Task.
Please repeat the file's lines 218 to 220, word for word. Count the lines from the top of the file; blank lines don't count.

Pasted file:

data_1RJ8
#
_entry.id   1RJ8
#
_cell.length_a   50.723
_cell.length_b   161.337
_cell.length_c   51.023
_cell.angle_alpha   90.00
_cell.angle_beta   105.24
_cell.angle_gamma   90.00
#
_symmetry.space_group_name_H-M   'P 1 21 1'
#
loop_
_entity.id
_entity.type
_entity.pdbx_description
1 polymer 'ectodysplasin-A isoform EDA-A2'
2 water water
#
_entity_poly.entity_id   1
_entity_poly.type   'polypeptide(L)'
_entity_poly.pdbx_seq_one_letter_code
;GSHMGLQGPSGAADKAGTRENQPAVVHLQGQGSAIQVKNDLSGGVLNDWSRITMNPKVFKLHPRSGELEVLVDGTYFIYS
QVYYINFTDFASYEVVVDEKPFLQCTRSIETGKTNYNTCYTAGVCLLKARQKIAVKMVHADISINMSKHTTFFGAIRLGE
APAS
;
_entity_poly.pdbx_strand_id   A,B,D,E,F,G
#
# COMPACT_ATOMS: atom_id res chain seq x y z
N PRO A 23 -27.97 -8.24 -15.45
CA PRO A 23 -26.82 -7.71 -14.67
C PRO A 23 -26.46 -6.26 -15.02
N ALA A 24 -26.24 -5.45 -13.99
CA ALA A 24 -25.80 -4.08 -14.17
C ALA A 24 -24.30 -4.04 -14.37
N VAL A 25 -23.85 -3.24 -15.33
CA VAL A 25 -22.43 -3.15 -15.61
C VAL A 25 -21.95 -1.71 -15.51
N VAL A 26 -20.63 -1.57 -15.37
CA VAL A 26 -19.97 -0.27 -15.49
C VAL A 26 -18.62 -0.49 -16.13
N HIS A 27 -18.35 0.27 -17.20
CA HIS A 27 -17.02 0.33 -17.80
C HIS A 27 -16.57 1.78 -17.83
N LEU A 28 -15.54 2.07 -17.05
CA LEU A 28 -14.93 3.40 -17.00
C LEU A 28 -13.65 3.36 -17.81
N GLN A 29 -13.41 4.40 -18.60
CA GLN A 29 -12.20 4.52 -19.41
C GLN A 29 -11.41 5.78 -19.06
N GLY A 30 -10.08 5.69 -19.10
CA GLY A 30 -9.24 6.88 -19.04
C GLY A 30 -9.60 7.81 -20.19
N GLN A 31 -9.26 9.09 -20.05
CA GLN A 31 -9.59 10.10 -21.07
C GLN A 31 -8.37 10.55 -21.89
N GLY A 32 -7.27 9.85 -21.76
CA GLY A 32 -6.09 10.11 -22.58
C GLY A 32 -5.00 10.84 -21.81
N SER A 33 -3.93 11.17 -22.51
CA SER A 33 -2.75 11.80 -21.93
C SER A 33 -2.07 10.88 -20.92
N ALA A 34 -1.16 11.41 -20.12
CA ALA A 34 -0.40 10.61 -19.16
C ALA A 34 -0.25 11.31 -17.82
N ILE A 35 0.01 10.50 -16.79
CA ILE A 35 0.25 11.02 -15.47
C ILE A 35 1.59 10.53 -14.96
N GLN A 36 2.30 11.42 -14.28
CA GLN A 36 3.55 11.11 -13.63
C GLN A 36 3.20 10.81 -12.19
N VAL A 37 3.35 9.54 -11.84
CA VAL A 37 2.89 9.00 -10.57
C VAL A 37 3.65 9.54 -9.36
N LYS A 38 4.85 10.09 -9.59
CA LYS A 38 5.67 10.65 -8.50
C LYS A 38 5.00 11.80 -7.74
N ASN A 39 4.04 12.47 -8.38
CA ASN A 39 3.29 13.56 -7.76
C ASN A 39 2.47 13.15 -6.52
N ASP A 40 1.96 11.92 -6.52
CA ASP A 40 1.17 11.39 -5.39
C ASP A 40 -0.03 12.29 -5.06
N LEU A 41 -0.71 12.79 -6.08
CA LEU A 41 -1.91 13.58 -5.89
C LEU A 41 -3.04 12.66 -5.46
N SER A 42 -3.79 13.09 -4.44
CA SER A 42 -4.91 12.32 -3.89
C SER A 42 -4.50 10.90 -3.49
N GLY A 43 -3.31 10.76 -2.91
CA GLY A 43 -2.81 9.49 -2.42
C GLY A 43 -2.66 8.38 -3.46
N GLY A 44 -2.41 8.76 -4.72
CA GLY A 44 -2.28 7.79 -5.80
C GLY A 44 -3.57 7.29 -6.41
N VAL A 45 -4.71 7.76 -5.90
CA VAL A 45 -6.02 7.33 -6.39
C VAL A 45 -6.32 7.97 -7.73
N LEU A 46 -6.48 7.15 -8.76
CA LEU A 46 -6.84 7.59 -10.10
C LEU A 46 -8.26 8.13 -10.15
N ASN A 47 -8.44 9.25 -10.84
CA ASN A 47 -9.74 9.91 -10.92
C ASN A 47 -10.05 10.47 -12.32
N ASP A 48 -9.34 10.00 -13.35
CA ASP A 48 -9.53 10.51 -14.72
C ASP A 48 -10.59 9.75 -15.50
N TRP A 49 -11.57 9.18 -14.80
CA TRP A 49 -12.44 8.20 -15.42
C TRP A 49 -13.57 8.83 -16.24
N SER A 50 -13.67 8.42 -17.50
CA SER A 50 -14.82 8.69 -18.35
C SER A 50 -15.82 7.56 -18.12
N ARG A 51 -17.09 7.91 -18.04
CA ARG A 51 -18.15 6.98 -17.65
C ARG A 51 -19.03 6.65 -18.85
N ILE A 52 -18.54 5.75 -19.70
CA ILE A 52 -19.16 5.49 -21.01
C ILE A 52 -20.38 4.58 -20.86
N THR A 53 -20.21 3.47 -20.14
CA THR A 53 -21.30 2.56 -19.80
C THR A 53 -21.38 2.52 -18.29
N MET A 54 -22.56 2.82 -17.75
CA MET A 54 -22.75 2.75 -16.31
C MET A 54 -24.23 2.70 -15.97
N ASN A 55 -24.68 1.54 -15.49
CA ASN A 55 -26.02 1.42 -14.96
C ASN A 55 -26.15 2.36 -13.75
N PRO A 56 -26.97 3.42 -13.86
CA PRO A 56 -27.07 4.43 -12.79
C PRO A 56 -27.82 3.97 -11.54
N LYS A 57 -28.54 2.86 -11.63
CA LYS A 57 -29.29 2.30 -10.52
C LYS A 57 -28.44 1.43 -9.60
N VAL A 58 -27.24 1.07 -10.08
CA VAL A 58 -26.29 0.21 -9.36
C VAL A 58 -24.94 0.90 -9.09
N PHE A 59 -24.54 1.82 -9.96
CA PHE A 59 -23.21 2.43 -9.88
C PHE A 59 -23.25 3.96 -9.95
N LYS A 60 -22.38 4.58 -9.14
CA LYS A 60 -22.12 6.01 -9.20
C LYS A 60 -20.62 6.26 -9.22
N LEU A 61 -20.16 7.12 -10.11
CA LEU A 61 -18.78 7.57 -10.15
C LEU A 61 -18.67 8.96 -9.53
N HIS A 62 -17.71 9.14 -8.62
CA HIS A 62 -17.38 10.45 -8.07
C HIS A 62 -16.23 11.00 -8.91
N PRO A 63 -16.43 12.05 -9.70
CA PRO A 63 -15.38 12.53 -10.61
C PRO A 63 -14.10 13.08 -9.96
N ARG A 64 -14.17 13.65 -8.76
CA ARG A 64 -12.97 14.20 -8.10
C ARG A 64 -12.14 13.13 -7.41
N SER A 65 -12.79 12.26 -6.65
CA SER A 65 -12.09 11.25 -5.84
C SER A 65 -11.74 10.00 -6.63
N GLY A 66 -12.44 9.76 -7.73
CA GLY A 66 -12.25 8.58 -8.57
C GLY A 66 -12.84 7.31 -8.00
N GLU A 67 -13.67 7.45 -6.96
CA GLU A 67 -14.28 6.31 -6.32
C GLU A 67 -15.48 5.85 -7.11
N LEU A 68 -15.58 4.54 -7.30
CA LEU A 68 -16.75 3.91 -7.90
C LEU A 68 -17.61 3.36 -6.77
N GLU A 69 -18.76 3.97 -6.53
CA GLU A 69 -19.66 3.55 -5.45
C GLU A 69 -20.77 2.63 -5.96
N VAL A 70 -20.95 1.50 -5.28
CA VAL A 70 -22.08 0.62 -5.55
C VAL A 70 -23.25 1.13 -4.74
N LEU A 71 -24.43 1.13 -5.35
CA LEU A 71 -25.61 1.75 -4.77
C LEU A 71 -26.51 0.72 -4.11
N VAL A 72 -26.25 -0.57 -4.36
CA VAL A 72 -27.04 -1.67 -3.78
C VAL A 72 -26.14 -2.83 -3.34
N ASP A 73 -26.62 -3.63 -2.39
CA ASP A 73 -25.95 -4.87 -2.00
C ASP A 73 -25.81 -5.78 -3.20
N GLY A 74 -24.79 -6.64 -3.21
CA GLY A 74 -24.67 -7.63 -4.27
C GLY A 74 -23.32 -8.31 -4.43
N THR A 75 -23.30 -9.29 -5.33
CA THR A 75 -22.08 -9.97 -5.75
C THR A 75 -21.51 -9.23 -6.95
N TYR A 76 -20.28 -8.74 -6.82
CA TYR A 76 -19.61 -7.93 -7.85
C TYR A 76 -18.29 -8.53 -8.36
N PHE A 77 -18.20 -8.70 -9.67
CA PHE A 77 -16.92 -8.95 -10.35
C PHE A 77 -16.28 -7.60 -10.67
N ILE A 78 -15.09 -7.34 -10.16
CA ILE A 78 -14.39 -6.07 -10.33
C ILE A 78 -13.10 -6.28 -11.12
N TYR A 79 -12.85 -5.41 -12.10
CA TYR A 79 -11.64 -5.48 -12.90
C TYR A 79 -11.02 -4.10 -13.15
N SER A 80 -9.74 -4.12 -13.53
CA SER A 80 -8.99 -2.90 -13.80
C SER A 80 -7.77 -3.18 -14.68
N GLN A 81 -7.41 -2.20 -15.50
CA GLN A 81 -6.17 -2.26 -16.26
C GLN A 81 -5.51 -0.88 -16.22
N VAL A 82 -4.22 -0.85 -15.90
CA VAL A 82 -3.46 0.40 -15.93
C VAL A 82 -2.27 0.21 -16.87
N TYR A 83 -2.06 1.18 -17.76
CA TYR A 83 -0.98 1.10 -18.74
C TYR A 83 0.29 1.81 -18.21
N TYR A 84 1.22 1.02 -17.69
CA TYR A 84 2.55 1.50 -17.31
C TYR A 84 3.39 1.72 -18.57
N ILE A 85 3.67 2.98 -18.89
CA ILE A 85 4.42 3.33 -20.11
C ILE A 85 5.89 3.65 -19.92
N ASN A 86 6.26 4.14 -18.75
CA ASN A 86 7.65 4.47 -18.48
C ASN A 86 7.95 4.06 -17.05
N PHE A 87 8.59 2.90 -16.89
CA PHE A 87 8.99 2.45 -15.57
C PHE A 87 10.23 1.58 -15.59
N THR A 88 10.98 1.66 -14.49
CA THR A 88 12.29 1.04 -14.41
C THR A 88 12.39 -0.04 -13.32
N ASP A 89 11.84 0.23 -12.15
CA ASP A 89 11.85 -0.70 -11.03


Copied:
CA ILE A 85 4.42 3.33 -20.11
C ILE A 85 5.89 3.65 -19.92
N ASN A 86 6.26 4.14 -18.75